The illusion of boundaries and the gift of multispecies justice

SEI Postdoctoral Fellow Christine Winter reflects on the power of seeing the world through a multispecies justice lens and its unravelling of dominant siloed thinking.

Where does the you end and the air begin, where does the air end and the I begin? 

The idea of borders and boundaries has a tight hold in politics and on academic disciplines. A gift of multispecies justice is to step through these illusionary boundaries into a world of nested relational webs between disciplines, cultures, lands, waters, seas, animal, vegetable, mineral, elemental and spiritual.

From within the lens of Mātauranga Māori (Māori knowledge and philosophies), SEI Postdoctoral Fellow Christine Winter’s farewell lecture will discuss how multispecies justice might address multiple injustices wrought by the expansionist and universalising impulses of academia, imperialism and globalisation, and demonstrate the potential in multispecies justice of unbounded philosophic openings.

The SEI Postdoctoral Fellowship Lecture celebrates the contributions and careers of our Postdoctoral Research Fellows during their time with us. The title of Christine Winter’s lecture speaks powerfully to who she has been during her time at SEI: a person whose collegiality and wisdom have been boundless gifts, and whose thinking and being exemplify the primacy of relations. Christine leaves SEI as an internationally acclaimed Indigenous environmental philosopher, whose work on intergenerational justice, multispecies justice and Māori philosophy and politics have exhorted and will continue to inspire people around the world to consider what a genuinely capacious understanding of justice might entail.

This event was held at the University of Sydney and online on the 27 April 2022.

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Christine Winter is a SEI Postdoctoral Research Fellow and from the University of Sydney’s Department of Government & International Relations. Her research focuses on the intersection of intergenerational, Indigenous and environmental justice. Drawing on her Anglo-Celtic-Māori cultural heritage she is interested in decolonising political theory by identifying key epistemological and ontological assumptions in theory that are incompatible with indigenous philosophies. In doing so she has two aims: to make justice theory just for Indigenous peoples of the settler states; and to expand the boundaries of theories of intergenerational justice to protect the environment for future generations of Indigenous Peoples and their settler compatriots.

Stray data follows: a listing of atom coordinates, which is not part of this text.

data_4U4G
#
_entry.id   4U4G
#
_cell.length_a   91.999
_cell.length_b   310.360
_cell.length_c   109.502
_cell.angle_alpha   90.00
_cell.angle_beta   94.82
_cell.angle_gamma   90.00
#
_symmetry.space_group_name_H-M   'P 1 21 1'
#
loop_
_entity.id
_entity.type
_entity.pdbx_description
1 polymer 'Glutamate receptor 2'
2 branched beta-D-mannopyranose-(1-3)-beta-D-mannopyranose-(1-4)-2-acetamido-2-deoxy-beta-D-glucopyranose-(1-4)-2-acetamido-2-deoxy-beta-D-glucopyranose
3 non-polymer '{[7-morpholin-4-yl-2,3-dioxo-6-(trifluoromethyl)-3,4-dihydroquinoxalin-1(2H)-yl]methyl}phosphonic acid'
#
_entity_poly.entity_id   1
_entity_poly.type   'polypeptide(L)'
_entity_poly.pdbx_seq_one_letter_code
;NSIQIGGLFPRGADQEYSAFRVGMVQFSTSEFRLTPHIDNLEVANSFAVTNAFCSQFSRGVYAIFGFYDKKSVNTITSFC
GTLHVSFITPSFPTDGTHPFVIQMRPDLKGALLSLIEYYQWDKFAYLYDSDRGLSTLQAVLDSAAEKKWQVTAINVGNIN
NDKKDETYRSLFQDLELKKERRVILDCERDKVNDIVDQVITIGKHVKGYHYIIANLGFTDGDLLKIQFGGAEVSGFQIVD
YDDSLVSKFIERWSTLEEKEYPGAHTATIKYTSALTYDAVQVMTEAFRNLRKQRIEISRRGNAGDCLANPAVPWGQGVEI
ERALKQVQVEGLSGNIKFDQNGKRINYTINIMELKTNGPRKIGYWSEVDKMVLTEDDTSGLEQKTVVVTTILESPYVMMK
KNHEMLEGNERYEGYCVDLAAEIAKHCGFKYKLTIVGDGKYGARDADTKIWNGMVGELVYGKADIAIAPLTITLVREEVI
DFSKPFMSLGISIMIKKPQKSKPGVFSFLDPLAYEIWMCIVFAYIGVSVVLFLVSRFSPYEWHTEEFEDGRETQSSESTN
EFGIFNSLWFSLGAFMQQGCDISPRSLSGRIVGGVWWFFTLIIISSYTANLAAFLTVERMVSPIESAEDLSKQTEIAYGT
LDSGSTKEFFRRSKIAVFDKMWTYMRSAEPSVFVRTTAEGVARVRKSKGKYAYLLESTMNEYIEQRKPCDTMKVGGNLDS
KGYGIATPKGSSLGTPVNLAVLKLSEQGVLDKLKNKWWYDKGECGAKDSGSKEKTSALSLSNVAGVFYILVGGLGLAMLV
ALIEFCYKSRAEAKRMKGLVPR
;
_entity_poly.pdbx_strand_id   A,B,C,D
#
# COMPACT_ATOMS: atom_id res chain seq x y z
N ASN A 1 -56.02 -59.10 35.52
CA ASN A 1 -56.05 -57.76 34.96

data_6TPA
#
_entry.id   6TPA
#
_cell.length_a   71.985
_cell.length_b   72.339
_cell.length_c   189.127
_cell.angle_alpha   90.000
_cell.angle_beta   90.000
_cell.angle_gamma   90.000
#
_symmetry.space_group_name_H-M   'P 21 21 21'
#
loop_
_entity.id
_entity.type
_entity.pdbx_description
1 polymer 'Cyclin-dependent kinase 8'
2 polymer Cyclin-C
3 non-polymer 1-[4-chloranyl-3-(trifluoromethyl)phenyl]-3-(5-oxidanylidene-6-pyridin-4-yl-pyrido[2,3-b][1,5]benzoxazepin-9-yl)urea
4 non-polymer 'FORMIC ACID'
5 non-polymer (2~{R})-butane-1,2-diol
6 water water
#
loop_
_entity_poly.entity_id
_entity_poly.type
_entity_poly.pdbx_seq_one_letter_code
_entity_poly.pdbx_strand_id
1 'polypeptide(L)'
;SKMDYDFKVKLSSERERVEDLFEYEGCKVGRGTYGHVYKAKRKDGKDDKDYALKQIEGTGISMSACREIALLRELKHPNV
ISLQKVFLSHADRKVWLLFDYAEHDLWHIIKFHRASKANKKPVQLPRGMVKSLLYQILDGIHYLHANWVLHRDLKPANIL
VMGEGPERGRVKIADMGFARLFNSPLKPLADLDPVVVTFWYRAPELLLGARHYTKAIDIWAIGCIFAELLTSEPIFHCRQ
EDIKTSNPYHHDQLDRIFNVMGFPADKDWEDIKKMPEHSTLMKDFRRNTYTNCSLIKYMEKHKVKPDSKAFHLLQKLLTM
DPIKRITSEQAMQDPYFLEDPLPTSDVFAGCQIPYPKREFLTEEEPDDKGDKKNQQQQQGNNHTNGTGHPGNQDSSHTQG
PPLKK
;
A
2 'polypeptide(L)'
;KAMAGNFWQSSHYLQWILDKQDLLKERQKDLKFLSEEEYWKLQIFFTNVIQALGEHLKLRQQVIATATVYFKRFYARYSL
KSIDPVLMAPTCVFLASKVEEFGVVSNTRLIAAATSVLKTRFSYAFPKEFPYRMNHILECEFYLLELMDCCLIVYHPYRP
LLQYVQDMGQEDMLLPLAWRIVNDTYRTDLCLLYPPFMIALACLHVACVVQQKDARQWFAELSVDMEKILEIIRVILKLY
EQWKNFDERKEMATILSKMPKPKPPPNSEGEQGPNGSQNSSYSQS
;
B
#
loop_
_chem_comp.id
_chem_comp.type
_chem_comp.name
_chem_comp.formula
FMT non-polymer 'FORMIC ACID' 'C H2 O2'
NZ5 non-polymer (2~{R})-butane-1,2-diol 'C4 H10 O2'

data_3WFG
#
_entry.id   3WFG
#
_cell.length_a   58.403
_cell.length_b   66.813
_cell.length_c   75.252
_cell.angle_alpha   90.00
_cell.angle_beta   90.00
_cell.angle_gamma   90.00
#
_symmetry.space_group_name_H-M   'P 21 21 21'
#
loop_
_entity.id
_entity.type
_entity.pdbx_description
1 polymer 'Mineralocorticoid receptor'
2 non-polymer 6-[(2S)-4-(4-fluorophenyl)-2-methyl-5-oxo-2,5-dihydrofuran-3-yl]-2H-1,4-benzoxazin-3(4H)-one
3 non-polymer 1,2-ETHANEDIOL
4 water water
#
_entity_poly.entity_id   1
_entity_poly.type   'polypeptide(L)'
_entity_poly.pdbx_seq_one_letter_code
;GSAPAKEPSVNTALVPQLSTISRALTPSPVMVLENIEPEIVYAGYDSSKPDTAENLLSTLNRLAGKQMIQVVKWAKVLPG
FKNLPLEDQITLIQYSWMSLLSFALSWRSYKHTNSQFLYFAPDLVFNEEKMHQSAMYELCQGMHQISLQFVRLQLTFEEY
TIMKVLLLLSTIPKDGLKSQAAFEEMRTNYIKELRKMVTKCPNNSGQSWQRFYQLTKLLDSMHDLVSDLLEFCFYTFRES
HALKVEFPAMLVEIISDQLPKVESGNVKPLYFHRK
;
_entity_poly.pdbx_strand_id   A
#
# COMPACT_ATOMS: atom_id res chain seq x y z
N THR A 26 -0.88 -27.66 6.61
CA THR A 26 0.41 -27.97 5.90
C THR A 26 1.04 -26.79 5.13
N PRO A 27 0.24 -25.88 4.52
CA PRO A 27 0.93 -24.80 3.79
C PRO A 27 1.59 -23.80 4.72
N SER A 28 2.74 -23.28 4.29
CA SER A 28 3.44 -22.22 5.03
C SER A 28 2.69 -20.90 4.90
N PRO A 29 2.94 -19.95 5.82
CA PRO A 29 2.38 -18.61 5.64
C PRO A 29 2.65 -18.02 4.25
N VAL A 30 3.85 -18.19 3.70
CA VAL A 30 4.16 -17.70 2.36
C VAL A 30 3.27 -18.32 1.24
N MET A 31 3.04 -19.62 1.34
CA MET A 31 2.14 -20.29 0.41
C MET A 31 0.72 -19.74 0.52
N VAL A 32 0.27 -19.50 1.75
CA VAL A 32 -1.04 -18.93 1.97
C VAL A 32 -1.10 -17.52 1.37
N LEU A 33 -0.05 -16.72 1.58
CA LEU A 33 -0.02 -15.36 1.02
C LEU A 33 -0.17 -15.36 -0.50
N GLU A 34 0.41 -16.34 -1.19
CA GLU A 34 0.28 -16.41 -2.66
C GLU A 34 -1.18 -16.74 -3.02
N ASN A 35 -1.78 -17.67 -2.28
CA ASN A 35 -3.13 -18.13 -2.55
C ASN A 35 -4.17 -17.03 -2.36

Danielle Celermajer is a Professor of Sociology and Social Policy at the University of Sydney and Deputy Director – Academic of the Sydney Environment Institute. Dany is Director of the Multispecies Justice Project and along with her multispecies community, she has recently lived through the NSW fires, writing in the face of their experience of the “killing of everything”, which she calls “omnicide”. Her books include Summertime: Reflections on a Vanishing Future (Penguin 2021).

Header image: Michael Podger via Unsplash